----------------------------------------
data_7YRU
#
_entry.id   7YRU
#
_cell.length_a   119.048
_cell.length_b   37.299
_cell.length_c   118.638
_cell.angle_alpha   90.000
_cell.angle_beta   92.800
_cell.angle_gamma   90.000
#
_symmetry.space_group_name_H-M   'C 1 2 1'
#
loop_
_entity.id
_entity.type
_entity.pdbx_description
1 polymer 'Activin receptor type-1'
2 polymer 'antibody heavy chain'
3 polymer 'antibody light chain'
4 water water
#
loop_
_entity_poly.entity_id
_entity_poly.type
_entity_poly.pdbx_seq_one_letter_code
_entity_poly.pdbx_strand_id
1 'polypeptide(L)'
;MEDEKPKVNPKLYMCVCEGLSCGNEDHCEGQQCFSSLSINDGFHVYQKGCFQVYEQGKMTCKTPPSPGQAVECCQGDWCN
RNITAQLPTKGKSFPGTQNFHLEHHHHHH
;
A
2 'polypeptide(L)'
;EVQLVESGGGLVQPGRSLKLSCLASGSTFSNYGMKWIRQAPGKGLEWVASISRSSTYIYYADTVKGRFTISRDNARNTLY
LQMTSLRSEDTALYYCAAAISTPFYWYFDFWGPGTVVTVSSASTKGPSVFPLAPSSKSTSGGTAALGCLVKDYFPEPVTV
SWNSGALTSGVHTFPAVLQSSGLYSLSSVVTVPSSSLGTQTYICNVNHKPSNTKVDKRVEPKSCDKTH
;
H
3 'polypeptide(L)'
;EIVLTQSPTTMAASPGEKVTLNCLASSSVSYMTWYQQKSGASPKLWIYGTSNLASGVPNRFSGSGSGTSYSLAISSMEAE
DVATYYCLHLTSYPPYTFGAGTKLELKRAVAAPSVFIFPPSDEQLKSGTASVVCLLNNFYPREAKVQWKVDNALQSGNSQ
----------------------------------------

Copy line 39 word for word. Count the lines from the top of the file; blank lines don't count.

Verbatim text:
3 'polypeptide(L)'